Directed by Yung Chang. STC. 92 min. Opens Nov. 23 at the Bloor Hot Docs Cinema.
Though you may think you appreciate the overripe objects currently languishing in your fruit bowl, chances are your dedication to nature’s sweetest bounty pales next to the ardency expressed by the subjects in The Fruit Hunters. And who can really blame them, given the ever-so succulent qualities of the delicacies on display?
Based on the book by Canadian journalist Adam Leith Gollner, and directed by Montreal’s Yung Chang, this botanically themed new doc introduces viewers to a colourful gallery of fruit obsessives. Among the most memorable are Richard Campbell, a valiant collector and protector of the genetic codes of tropical fruits at Florida’s Fairchild Tropical Botanic Garden, and Isabella Dalla Ragione, an Italian agronomist searching for fig varieties she spots in Renaissance paintings. Yet the most surprising figure here is actor Bill Pullman, the proud caretaker of over 100 fruiting plants at his home in the Hollywood Hills.
By surveying their many activities, Chang’s film charts the wider history of humankind’s long and curiously romantic relationship with fruit. Along with Gollner’s book, The Fruit Hunters evokes memories of Michael Pollan’s The Botany of Desire, another study of the complex and mutually transformative dynamic between people and plants.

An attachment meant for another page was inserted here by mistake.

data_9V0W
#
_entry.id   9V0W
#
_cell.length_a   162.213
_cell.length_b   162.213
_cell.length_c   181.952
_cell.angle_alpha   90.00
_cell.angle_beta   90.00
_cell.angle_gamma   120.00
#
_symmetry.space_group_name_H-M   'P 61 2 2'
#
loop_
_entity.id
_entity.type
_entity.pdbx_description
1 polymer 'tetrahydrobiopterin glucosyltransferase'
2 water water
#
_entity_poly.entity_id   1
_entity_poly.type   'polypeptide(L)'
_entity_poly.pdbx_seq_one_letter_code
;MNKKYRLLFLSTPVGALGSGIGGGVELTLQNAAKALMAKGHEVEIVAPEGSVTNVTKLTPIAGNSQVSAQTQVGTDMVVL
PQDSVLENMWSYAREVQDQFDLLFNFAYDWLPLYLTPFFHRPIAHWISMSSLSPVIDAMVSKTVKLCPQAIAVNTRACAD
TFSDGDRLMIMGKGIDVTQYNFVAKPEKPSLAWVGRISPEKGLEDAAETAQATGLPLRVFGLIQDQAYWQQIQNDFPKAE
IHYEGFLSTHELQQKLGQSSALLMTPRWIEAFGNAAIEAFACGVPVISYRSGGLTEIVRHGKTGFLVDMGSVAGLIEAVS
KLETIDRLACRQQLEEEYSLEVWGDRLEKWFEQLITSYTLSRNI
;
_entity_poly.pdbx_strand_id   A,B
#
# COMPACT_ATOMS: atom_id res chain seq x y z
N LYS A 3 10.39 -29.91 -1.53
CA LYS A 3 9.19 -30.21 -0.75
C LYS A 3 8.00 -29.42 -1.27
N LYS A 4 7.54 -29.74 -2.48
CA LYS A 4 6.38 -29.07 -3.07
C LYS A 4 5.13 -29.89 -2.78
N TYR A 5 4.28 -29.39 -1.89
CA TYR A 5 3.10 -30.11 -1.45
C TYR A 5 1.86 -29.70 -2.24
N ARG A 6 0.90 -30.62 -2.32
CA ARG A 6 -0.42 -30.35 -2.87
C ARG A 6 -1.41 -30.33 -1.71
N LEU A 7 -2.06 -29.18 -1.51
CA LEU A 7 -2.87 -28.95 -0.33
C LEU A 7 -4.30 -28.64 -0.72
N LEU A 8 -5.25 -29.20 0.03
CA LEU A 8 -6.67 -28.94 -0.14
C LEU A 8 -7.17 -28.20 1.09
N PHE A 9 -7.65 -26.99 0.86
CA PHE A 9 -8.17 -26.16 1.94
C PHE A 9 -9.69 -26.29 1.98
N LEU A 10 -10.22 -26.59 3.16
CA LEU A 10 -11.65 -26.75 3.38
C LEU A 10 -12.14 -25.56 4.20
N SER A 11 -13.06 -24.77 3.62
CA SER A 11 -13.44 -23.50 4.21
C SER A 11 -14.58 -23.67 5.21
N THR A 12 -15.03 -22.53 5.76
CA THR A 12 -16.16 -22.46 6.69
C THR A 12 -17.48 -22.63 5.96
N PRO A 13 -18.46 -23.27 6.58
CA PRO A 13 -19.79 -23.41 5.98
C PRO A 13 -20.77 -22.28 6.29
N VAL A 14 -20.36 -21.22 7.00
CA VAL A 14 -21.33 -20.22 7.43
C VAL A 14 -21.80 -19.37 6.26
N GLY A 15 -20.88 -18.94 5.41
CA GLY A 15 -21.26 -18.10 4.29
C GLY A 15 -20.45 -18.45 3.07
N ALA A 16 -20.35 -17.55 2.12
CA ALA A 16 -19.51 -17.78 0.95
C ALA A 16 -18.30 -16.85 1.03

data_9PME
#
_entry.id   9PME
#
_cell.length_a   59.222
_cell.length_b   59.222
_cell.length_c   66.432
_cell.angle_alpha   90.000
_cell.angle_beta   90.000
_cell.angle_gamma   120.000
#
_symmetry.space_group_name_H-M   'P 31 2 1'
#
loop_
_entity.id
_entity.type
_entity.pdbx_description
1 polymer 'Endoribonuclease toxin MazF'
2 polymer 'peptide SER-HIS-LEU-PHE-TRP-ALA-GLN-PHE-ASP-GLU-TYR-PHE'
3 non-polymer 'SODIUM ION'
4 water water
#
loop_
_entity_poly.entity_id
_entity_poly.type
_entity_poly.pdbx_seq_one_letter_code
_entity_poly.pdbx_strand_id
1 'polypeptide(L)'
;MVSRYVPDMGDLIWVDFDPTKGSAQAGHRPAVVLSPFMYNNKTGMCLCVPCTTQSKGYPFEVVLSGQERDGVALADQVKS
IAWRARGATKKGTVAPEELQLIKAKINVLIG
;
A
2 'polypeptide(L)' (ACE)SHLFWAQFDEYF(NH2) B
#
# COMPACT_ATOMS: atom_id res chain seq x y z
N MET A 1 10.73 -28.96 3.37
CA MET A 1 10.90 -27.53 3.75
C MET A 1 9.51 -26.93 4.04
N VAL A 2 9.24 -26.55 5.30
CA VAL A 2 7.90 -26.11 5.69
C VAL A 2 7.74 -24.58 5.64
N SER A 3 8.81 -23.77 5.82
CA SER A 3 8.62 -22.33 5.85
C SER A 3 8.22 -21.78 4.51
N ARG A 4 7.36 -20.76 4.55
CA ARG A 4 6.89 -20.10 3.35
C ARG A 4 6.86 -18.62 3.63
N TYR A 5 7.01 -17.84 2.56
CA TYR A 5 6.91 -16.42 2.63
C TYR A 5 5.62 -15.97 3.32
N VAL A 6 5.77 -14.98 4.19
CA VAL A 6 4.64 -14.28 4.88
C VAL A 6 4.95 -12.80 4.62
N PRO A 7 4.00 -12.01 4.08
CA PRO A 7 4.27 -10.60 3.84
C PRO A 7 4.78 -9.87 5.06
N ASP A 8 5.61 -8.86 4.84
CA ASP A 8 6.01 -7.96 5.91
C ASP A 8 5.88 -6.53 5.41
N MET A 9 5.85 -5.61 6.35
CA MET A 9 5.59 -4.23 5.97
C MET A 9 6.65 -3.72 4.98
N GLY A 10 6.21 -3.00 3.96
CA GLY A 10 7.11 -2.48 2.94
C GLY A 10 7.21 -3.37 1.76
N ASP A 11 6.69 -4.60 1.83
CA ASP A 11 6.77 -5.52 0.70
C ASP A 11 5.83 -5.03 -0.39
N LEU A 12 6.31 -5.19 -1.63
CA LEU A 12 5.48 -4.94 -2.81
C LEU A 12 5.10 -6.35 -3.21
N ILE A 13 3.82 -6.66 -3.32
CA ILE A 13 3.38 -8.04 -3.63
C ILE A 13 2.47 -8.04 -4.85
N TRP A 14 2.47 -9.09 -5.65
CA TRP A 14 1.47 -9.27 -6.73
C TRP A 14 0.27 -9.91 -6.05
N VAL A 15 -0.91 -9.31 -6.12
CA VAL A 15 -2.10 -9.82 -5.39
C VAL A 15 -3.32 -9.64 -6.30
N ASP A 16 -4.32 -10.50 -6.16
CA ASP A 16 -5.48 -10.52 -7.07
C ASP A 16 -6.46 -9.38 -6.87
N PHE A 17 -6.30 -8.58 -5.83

It’s a huge and hugely varied topic, and Chang sometimes struggles to contain all of its tangents and tendrils. But while The Fruit Hunters’ cheeky use of reenactments and buoyant tone certainly set it apart from the director’s more traditionally vérité-style doc hits, Up the Yangtze and China Heavyweight, there’s still a serious message at the film’s core about the importance of defending biodiversity in the face of industrial farming and environmental degradation. And whether or not you’ve truly loved a mango or fully embraced the aromatic challenges presented by an especially stinky durian, you may find yourself becoming as smitten with the juicy stuff as the many eccentrics on screen.